By Fr Shane Sullivan
One of the blessings God works though the saints is stirring us out of our complacency. The dedication, the zeal and love of our Lord that animated their lives is often a catalyst for our own self-reflection and further conversion. This is exactly the impact the life and death of Sr. Clare Crockett has had on many throughout Ireland and even further afield.
Though not yet canonized she might well be described as “a saint for our times and our people.” She was one of us. She had inherited many of the problems that too often affect our people: superficiality, worldliness, a lack of temperance and an aspiration for plenty of things that promised happiness but couldn’t possibly deliver.
Her dream was to become an actress. She seemed born for the stage. She had a natural flare for the dramatic and her talent and charisma emerged from her first stage productions in school. That talent and drive propelled her into more and more significant roles onstage, then onto television and then into film. Her life’s path seemed to be opening out in front of her. But God had something far more significant in mind for the young Clare.
At the age of seventeen Clare was invited by her friend to go with her on a trip to Spain. She immediately agreed. Visions of Ibiza and fun in the sun played in her mind. But when she went to collect her tickets she wandered into a gathering of fellow ‘holiday-makers’. They ranged from middle-aged to elderly, were praying the rosary together and preparing for their holiday- which was, in fact, a pilgrimage.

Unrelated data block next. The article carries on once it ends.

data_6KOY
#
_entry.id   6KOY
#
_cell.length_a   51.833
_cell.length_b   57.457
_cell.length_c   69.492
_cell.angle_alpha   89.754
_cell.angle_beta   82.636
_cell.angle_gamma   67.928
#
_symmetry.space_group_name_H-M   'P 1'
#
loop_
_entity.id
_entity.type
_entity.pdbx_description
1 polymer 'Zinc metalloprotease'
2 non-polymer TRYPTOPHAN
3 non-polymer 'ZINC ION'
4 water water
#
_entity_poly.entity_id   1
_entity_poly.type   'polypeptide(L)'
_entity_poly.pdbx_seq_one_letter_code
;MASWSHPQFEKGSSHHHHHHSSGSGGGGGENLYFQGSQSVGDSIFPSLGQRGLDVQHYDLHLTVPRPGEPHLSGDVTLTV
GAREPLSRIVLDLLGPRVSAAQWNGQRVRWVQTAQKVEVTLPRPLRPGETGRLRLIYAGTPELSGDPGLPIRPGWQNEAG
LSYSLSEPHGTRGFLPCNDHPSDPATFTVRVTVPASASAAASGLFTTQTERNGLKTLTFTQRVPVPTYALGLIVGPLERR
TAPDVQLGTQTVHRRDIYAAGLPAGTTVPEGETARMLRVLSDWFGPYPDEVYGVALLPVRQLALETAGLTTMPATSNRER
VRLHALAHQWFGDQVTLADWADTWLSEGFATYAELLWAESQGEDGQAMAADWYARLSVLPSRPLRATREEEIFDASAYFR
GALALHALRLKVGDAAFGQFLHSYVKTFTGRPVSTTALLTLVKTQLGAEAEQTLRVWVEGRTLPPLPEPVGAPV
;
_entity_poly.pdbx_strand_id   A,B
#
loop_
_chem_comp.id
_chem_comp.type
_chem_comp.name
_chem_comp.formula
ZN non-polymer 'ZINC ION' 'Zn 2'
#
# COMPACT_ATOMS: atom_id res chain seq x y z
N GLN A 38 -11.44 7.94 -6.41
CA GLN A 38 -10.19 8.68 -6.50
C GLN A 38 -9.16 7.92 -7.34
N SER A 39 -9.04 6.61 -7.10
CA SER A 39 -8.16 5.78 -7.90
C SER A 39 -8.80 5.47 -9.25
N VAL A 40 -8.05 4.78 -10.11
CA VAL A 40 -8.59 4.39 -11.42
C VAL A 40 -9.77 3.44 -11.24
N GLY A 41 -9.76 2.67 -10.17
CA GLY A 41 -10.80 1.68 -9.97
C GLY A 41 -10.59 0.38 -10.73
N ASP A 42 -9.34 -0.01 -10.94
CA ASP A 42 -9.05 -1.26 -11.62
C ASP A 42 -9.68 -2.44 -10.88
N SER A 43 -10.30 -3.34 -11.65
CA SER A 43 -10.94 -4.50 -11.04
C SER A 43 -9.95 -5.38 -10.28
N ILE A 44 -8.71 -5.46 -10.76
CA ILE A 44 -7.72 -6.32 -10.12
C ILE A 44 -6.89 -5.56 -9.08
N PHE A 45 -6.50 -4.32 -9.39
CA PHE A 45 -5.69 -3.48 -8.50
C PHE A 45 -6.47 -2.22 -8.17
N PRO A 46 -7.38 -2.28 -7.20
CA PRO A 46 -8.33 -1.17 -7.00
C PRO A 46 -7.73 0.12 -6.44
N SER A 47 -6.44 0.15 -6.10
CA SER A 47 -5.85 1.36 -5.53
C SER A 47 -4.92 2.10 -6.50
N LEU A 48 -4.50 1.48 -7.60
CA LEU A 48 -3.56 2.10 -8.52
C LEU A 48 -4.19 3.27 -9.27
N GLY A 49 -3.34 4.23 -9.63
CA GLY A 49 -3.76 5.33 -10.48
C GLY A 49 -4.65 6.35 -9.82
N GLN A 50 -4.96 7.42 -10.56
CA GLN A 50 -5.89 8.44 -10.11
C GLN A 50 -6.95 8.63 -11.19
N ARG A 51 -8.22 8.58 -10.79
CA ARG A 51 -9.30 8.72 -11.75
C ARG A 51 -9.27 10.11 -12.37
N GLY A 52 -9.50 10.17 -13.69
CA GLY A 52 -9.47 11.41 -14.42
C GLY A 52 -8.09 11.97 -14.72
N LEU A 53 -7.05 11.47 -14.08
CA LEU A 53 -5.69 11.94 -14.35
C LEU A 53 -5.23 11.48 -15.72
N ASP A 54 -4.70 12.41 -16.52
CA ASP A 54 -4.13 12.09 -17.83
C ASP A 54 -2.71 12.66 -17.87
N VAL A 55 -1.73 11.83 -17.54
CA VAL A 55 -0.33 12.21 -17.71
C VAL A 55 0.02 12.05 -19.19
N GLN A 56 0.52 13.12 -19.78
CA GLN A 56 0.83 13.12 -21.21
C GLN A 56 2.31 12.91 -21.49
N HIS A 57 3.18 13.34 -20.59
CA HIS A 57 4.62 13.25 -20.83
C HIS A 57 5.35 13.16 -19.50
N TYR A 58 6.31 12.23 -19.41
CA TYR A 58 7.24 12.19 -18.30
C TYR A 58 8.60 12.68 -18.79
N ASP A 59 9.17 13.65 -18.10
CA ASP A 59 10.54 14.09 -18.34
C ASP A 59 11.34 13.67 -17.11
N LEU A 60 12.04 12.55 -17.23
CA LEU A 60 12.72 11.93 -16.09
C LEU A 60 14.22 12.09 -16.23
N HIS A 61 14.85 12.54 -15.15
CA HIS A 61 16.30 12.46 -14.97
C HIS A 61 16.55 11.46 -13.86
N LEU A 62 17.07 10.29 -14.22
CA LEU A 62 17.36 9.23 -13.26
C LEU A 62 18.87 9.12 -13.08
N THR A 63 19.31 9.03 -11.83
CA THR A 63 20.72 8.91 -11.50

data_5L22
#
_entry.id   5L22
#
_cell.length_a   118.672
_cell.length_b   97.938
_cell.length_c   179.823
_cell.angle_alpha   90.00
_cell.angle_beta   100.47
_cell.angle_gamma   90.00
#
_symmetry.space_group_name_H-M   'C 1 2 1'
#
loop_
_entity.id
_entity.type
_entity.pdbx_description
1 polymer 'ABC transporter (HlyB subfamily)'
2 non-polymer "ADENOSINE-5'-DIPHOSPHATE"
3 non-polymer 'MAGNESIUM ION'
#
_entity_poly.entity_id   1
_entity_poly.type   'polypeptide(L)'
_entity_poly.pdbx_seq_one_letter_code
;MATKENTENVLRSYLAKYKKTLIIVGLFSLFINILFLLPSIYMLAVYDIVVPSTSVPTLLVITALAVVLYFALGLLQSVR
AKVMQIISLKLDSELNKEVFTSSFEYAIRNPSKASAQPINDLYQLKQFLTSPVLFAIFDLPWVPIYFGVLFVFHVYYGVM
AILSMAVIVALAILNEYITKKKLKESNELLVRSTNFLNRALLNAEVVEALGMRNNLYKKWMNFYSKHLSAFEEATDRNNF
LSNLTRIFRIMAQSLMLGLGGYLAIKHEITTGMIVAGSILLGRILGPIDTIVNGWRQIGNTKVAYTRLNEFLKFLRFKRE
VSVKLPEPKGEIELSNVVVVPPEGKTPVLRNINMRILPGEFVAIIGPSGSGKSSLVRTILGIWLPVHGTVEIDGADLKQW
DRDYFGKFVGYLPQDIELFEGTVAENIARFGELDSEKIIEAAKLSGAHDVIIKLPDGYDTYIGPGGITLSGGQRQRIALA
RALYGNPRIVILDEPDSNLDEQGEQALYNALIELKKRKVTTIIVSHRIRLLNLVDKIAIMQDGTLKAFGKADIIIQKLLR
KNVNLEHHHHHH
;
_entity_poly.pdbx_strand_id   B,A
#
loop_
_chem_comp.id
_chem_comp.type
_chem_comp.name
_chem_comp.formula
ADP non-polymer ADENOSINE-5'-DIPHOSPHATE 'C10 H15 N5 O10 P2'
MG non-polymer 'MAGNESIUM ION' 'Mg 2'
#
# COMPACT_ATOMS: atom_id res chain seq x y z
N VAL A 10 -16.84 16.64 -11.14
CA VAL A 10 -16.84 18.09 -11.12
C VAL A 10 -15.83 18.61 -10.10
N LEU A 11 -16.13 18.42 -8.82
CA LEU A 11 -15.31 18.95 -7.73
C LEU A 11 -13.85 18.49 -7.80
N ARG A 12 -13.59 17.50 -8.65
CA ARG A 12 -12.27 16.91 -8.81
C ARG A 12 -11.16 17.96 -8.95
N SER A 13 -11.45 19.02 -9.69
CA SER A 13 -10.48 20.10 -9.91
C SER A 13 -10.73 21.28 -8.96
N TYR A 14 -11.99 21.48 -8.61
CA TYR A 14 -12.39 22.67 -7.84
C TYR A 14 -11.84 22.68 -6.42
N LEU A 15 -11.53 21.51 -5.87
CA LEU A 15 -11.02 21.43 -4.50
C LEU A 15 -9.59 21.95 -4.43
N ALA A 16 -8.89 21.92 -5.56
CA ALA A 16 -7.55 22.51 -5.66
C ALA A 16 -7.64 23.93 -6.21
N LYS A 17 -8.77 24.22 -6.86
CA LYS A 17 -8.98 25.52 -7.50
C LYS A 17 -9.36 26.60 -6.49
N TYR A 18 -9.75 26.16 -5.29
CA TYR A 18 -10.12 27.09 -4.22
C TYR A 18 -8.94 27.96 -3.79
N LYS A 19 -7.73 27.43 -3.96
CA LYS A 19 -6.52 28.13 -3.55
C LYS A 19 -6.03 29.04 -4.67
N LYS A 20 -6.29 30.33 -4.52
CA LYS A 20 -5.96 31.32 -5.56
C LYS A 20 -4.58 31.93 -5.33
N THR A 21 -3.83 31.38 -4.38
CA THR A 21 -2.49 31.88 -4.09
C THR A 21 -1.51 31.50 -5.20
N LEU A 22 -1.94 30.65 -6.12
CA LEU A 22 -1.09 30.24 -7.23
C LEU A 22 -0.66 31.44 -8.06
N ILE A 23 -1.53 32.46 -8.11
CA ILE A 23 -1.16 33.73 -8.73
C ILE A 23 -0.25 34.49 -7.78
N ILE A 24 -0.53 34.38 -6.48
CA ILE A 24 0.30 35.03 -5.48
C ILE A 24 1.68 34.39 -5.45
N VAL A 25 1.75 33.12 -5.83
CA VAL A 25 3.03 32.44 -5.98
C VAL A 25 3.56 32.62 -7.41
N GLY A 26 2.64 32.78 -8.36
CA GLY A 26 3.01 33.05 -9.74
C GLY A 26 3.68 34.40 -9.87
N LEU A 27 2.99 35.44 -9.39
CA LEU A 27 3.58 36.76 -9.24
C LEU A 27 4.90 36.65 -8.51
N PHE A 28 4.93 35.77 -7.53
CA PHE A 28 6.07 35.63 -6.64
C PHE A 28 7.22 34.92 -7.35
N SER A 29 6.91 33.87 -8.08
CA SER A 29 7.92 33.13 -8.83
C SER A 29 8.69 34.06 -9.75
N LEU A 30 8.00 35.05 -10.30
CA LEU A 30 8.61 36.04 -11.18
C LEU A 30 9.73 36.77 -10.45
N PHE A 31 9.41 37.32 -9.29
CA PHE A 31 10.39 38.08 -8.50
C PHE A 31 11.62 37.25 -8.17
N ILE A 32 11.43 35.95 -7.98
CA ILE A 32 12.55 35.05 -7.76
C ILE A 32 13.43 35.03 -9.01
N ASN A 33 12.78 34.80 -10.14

Somehow she overcame her shock and reluctance and went along to the pilgrimage. She participated in little until the Veneration of the Cross on Good Friday. In her own words, it was there in that moment that Jesus Christ “stole [her] heart.” As she went to venerate the Cross she knew for the first time and in a most vivid way what no one had ever told her: that Jesus Christ died for her sins, that her sins put Him up on the Cross and that He loved her totally. This was the first movement in God’s work which changed her priorities, her future and who was at the very centre of her life.
All or Nothing
Sr. Clare’s temperament tended towards totality. She didn’t do anything in half-measures. So, as the spiritual eclipsed the worldly, she fell deeper in love with God and began to choose Him above all else. This was not easy. Saying ‘Yes’ to Him meant saying ‘No’ to all the other rivals for her heart. Her gifts had to find new purpose – they no longer were used in the pursuit of fame or money, but magnifying the Lord and building up His people. The initial conversion happened dramatically, all in a moment. The transformation took years afterwards and countless acts of self-denial and love. The end result however, was remarkable. Her own religious sisters describe her at the end of her life as having been made “beautiful,” and as “a light” to those around her. Her goodness attracted and inspired. Sr. Clare died as she lived, serving tirelessly on Saturday, April 16, 2016 in an earthquake that devastated many different parts of Ecuador. She died along with five young women who were aspirants in her religious community, the Home of the Mother.
Her story has been told in an excellent film entitled “All or Nothing.” The impact of the film on audiences in Ireland and around the world has been nothing short of remarkable, holiness made real and shown to be attractive and possible. Sr. Clare from heaven is still a most powerful instrument in God’s hands, particularly among young people. The film has been premiered in a number of different locations and schools. If you are interested in bringing the film to your area contact the Home of the Mother at email@example.com.